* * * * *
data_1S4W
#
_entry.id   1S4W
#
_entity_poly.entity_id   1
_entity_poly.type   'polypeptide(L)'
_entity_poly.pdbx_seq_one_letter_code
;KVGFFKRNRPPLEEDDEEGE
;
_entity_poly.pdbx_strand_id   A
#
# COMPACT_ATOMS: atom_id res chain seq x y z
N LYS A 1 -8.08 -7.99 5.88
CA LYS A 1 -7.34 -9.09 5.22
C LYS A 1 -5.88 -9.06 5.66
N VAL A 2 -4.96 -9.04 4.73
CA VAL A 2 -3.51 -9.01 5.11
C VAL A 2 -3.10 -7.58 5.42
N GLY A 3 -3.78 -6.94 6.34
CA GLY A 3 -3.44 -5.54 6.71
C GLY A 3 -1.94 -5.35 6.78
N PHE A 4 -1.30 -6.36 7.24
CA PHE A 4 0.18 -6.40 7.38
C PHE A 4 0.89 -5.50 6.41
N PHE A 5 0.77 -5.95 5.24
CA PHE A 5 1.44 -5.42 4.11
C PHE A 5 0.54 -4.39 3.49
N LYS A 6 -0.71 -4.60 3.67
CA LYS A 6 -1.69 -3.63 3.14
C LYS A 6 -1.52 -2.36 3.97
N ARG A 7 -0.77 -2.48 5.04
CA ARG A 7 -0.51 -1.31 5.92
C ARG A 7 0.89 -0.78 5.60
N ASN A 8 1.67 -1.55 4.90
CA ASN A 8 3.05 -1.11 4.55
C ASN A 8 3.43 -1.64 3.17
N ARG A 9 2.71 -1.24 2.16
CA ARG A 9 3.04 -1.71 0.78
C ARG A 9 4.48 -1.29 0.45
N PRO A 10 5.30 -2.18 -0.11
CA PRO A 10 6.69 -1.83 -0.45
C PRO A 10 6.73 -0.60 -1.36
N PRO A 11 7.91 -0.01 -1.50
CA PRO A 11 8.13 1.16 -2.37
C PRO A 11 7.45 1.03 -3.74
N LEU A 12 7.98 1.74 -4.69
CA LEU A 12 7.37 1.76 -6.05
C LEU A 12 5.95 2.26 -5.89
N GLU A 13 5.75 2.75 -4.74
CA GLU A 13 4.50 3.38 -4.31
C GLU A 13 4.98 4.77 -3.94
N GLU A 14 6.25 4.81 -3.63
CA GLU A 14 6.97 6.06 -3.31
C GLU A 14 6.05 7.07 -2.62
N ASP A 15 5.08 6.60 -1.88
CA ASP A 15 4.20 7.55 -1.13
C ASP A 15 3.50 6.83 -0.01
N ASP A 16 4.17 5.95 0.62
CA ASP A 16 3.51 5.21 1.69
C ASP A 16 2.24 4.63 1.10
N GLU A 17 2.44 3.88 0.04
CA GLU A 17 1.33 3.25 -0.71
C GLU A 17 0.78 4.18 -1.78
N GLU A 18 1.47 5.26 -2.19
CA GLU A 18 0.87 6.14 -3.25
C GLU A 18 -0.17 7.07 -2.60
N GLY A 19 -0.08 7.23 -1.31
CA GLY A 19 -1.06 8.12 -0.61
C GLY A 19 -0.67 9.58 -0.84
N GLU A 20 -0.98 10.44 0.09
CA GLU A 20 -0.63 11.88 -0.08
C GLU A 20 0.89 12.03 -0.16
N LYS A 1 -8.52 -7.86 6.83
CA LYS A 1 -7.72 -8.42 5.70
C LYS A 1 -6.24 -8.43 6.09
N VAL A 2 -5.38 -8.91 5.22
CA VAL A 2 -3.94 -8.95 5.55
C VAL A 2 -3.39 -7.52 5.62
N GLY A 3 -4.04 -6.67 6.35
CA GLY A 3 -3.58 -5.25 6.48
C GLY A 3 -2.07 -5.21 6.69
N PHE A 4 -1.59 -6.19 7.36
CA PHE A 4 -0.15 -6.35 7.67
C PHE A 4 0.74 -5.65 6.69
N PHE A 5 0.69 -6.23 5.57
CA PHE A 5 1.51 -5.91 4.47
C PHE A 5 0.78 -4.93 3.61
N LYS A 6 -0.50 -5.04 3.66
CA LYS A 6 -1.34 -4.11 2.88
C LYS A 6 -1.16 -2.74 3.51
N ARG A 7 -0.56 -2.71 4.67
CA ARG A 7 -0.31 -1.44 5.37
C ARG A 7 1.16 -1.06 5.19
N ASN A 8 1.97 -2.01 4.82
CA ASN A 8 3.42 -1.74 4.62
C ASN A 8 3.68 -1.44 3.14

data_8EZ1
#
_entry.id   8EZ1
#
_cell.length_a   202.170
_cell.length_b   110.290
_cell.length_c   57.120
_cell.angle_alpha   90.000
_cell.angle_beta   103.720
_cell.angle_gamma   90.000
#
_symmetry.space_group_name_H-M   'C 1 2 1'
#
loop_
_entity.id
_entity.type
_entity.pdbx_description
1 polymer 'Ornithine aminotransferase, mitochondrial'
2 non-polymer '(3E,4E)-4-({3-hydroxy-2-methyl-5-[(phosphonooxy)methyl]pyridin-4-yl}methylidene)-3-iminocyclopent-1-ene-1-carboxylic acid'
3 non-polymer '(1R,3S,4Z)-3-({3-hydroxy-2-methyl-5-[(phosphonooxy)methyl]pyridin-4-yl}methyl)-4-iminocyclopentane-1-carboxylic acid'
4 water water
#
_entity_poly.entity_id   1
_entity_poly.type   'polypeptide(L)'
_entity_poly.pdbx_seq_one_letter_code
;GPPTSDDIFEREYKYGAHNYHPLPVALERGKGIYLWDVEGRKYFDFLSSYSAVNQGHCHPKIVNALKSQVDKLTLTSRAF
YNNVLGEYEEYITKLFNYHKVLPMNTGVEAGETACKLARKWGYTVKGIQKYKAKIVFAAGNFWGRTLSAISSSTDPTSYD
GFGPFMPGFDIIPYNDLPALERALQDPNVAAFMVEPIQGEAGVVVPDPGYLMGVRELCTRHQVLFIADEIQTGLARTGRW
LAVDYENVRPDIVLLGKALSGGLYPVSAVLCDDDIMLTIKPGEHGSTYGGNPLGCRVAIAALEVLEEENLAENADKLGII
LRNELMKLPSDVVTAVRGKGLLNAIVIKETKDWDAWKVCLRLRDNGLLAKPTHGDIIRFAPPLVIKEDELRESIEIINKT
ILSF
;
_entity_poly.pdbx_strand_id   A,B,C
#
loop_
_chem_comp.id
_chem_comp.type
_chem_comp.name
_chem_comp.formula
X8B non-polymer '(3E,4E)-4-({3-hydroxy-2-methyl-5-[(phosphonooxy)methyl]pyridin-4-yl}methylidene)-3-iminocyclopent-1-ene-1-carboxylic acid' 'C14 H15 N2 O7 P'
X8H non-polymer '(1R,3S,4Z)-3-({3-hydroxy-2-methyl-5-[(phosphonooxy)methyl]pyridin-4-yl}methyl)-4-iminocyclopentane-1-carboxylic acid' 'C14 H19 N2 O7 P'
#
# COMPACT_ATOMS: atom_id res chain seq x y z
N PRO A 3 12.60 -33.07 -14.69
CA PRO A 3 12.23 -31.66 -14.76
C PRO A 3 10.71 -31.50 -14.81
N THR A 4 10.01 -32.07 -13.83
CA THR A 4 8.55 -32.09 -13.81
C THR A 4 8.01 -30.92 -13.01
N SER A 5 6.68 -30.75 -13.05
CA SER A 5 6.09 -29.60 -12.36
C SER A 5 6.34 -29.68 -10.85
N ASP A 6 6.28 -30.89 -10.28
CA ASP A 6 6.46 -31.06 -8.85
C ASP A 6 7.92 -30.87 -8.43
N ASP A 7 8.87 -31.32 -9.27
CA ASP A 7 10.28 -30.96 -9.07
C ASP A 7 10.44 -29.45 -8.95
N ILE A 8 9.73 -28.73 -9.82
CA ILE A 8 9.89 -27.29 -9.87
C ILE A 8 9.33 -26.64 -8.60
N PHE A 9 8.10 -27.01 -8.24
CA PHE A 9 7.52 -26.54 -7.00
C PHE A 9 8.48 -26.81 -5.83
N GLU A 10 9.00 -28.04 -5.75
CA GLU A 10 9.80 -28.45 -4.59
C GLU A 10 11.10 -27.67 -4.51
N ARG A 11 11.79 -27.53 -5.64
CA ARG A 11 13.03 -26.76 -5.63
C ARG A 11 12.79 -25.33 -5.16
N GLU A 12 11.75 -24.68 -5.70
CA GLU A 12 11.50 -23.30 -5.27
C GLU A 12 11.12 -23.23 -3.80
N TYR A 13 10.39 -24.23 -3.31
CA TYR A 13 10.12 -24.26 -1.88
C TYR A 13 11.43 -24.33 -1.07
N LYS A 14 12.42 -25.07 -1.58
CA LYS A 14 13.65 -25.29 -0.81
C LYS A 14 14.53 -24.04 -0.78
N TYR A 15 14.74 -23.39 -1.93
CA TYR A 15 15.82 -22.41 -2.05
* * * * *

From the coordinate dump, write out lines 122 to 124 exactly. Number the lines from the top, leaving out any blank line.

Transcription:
;GPPTSDDIFEREYKYGAHNYHPLPVALERGKGIYLWDVEGRKYFDFLSSYSAVNQGHCHPKIVNALKSQVDKLTLTSRAF
YNNVLGEYEEYITKLFNYHKVLPMNTGVEAGETACKLARKWGYTVKGIQKYKAKIVFAAGNFWGRTLSAISSSTDPTSYD
GFGPFMPGFDIIPYNDLPALERALQDPNVAAFMVEPIQGEAGVVVPDPGYLMGVRELCTRHQVLFIADEIQTGLARTGRW